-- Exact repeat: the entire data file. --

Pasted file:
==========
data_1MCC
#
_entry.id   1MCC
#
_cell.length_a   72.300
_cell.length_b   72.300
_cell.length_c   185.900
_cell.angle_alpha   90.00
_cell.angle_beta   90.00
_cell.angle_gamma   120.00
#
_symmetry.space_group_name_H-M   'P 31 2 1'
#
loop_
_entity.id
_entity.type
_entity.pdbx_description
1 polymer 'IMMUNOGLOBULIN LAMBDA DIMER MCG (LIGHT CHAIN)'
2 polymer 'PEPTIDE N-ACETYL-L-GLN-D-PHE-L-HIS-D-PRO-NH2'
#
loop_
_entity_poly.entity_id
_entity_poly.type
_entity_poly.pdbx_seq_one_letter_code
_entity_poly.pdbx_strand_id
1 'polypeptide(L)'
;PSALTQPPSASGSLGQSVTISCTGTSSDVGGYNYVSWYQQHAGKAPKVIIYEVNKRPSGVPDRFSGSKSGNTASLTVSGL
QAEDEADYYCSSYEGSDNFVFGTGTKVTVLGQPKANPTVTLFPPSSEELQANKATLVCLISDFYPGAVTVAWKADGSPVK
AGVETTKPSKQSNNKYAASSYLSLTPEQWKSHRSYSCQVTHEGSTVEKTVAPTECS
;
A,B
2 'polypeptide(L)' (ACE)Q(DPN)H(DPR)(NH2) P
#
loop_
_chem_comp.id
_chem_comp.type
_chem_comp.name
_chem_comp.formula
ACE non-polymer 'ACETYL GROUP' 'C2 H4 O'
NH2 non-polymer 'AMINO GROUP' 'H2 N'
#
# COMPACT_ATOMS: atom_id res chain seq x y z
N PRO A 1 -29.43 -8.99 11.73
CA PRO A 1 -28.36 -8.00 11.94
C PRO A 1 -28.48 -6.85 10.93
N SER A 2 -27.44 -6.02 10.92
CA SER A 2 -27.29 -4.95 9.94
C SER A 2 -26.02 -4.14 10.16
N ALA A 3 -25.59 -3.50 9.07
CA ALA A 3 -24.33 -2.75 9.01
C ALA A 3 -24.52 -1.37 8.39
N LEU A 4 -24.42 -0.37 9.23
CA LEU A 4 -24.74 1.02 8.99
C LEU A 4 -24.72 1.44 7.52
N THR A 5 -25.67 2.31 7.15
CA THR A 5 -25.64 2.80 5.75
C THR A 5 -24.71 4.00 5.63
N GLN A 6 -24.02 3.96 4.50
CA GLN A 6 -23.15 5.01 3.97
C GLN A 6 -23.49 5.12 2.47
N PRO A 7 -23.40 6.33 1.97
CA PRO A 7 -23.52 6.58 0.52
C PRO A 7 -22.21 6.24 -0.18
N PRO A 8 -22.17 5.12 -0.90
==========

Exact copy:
data_1MCC
#
_entry.id   1MCC
#
_cell.length_a   72.300
_cell.length_b   72.300
_cell.length_c   185.900
_cell.angle_alpha   90.00
_cell.angle_beta   90.00
_cell.angle_gamma   120.00
#
_symmetry.space_group_name_H-M   'P 31 2 1'
#
loop_
_entity.id
_entity.type
_entity.pdbx_description
1 polymer 'IMMUNOGLOBULIN LAMBDA DIMER MCG (LIGHT CHAIN)'
2 polymer 'PEPTIDE N-ACETYL-L-GLN-D-PHE-L-HIS-D-PRO-NH2'
#
loop_
_entity_poly.entity_id
_entity_poly.type
_entity_poly.pdbx_seq_one_letter_code
_entity_poly.pdbx_strand_id
1 'polypeptide(L)'
;PSALTQPPSASGSLGQSVTISCTGTSSDVGGYNYVSWYQQHAGKAPKVIIYEVNKRPSGVPDRFSGSKSGNTASLTVSGL
QAEDEADYYCSSYEGSDNFVFGTGTKVTVLGQPKANPTVTLFPPSSEELQANKATLVCLISDFYPGAVTVAWKADGSPVK
AGVETTKPSKQSNNKYAASSYLSLTPEQWKSHRSYSCQVTHEGSTVEKTVAPTECS
;
A,B
2 'polypeptide(L)' (ACE)Q(DPN)H(DPR)(NH2) P
#
loop_
_chem_comp.id
_chem_comp.type
_chem_comp.name
_chem_comp.formula
ACE non-polymer 'ACETYL GROUP' 'C2 H4 O'
NH2 non-polymer 'AMINO GROUP' 'H2 N'
#
# COMPACT_ATOMS: atom_id res chain seq x y z
N PRO A 1 -29.43 -8.99 11.73
CA PRO A 1 -28.36 -8.00 11.94
C PRO A 1 -28.48 -6.85 10.93
N SER A 2 -27.44 -6.02 10.92
CA SER A 2 -27.29 -4.95 9.94
C SER A 2 -26.02 -4.14 10.16
N ALA A 3 -25.59 -3.50 9.07
CA ALA A 3 -24.33 -2.75 9.01
C ALA A 3 -24.52 -1.37 8.39
N LEU A 4 -24.42 -0.37 9.23
CA LEU A 4 -24.74 1.02 8.99
C LEU A 4 -24.72 1.44 7.52
N THR A 5 -25.67 2.31 7.15
CA THR A 5 -25.64 2.80 5.75
C THR A 5 -24.71 4.00 5.63
N GLN A 6 -24.02 3.96 4.50
CA GLN A 6 -23.15 5.01 3.97
C GLN A 6 -23.49 5.12 2.47
N PRO A 7 -23.40 6.33 1.97
CA PRO A 7 -23.52 6.58 0.52
C PRO A 7 -22.21 6.24 -0.18
N PRO A 8 -22.17 5.12 -0.90